Balance and reason in all things, Ash.

    7. By any reasonable judgment my little seasonal creek is not a 'waterway'.

      Also a damn on it would be good for stopping erosion during the runoff times.

  2. Flynn forced to sell his house to pay his legal bills


  3. x weeks into the Turkey-led assault on the Kurdish enclave of Afrin, young men and women are leaving the fight against the Islamic State group in droves to head west to help.

    Kurdish militia have formed the backbone of the Syrian Democratic Forces (SDF), an alliance that has successfully expelled IS from much of Syria with the backing of a US-led military coalition.

    But as news of the battle in Afrin reaches them, the fighters have become reluctant to hunt down jihadists in their last hideouts in Deir Ezzor province.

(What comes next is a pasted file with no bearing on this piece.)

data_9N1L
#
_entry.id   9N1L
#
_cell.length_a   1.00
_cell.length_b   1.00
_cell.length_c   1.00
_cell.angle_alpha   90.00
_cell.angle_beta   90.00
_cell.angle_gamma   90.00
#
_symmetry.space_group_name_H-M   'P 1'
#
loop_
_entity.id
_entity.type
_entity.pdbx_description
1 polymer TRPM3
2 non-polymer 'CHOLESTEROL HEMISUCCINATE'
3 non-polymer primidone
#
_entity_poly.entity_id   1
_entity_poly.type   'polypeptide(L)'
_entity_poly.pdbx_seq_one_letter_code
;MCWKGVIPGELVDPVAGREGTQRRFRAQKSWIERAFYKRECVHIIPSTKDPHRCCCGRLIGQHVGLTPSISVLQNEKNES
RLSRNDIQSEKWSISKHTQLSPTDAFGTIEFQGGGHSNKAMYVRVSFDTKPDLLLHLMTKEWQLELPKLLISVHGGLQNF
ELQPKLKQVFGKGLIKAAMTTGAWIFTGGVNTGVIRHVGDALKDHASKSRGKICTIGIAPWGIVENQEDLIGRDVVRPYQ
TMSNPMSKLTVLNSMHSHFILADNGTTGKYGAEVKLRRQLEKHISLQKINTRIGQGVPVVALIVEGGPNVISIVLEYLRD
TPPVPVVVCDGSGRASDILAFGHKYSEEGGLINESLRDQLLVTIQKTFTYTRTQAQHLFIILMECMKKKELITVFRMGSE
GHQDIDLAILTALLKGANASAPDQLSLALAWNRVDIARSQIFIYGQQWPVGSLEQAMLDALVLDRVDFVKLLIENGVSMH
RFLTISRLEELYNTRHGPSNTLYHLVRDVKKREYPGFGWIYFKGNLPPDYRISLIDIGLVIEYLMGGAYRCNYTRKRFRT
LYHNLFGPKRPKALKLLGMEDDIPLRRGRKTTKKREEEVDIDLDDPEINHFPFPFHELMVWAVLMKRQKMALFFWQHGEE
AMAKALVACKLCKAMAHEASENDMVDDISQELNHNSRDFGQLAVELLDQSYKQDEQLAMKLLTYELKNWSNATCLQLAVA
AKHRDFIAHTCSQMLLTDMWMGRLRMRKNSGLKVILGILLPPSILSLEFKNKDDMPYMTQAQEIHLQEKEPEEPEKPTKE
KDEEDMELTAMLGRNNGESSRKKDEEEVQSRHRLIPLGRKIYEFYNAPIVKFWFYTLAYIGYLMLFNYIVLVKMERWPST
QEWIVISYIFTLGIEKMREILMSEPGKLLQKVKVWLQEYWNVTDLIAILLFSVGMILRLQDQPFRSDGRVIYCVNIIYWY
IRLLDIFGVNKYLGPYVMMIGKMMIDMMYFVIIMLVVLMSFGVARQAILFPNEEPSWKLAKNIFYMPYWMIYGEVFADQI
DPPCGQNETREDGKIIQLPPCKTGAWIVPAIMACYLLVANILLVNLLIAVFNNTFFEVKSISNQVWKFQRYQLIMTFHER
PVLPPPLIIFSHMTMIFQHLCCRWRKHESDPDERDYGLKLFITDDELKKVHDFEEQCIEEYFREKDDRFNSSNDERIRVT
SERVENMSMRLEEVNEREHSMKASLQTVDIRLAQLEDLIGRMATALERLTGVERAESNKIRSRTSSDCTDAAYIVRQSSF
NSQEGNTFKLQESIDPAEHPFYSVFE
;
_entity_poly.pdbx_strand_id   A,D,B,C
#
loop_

"We're preparing to head to Afrin," SDF fighter Roshavam Qamishlo told AFP on Saturday. The enclave "needs us now more than ever."

    Promises Made - Promises Broken

    1. You don't pay your blog gambling debts.

      Promises Made- Promises Broken

  4. Cultural Suicide

  5. "A witness cooperating with Mueller has told investigators the meeting was set up in advance so that a representative of the Trump transition could meet with an emissary from Moscow to discuss future relations between the countries, according to the people familiar with the matter, who spoke on the condition of anonymity to discuss sensitive matters."

  6. .

    Here is the Trump Swamp worse than the Old Swamp

    The Denizen's of Trump's 'Drained Swamp', Hundreds of Ex-Lobbyists and D.C. Insiders

    © REUTERS/Joshua Roberts